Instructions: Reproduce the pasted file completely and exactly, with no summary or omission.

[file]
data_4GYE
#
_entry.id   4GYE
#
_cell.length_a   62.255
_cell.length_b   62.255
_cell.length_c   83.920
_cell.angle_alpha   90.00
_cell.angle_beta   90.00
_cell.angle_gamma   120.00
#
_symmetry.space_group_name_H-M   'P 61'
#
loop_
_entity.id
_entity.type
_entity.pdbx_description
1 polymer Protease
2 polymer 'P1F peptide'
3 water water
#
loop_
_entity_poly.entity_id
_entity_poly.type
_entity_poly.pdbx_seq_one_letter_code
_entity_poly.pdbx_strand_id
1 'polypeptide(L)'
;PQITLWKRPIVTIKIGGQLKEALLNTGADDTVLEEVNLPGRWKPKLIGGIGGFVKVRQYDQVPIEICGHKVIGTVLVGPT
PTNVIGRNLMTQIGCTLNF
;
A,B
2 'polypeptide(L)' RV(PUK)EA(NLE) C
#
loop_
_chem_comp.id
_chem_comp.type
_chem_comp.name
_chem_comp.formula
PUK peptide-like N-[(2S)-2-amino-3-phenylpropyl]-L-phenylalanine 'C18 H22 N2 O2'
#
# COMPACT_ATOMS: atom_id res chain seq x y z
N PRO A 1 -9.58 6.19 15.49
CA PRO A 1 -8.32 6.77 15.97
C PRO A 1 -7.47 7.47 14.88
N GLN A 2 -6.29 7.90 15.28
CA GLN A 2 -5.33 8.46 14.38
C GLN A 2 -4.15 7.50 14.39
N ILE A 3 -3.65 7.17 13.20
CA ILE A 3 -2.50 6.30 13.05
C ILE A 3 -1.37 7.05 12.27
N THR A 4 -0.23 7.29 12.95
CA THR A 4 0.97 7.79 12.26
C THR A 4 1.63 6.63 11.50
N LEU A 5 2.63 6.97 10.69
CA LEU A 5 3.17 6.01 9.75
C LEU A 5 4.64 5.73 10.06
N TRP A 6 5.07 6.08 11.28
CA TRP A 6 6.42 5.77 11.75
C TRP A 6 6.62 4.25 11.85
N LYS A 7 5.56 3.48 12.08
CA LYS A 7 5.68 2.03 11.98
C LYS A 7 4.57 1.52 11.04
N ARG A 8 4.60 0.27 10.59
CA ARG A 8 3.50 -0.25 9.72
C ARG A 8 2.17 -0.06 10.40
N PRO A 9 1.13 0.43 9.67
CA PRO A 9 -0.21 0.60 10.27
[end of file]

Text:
data_4GYE
#
_entry.id   4GYE
#
_cell.length_a   62.255
_cell.length_b   62.255
_cell.length_c   83.920
_cell.angle_alpha   90.00
_cell.angle_beta   90.00
_cell.angle_gamma   120.00
#
_symmetry.space_group_name_H-M   'P 61'
#
loop_
_entity.id
_entity.type
_entity.pdbx_description
1 polymer Protease
2 polymer 'P1F peptide'
3 water water
#
loop_
_entity_poly.entity_id
_entity_poly.type
_entity_poly.pdbx_seq_one_letter_code
_entity_poly.pdbx_strand_id
1 'polypeptide(L)'
;PQITLWKRPIVTIKIGGQLKEALLNTGADDTVLEEVNLPGRWKPKLIGGIGGFVKVRQYDQVPIEICGHKVIGTVLVGPT
PTNVIGRNLMTQIGCTLNF
;
A,B
2 'polypeptide(L)' RV(PUK)EA(NLE) C
#
loop_
_chem_comp.id
_chem_comp.type
_chem_comp.name
_chem_comp.formula
PUK peptide-like N-[(2S)-2-amino-3-phenylpropyl]-L-phenylalanine 'C18 H22 N2 O2'
#
# COMPACT_ATOMS: atom_id res chain seq x y z
N PRO A 1 -9.58 6.19 15.49
CA PRO A 1 -8.32 6.77 15.97
C PRO A 1 -7.47 7.47 14.88
N GLN A 2 -6.29 7.90 15.28
CA GLN A 2 -5.33 8.46 14.38
C GLN A 2 -4.15 7.50 14.39
N ILE A 3 -3.65 7.17 13.20
CA ILE A 3 -2.50 6.30 13.05
C ILE A 3 -1.37 7.05 12.27
N THR A 4 -0.23 7.29 12.95
CA THR A 4 0.97 7.79 12.26
C THR A 4 1.63 6.63 11.50
N LEU A 5 2.63 6.97 10.69
CA LEU A 5 3.17 6.01 9.75
C LEU A 5 4.64 5.73 10.06
N TRP A 6 5.07 6.08 11.28
CA TRP A 6 6.42 5.77 11.75
C TRP A 6 6.62 4.25 11.85
N LYS A 7 5.56 3.48 12.08
CA LYS A 7 5.68 2.03 11.98
C LYS A 7 4.57 1.52 11.04
N ARG A 8 4.60 0.27 10.59
CA ARG A 8 3.50 -0.25 9.72
C ARG A 8 2.17 -0.06 10.40
N PRO A 9 1.13 0.43 9.67
CA PRO A 9 -0.21 0.60 10.27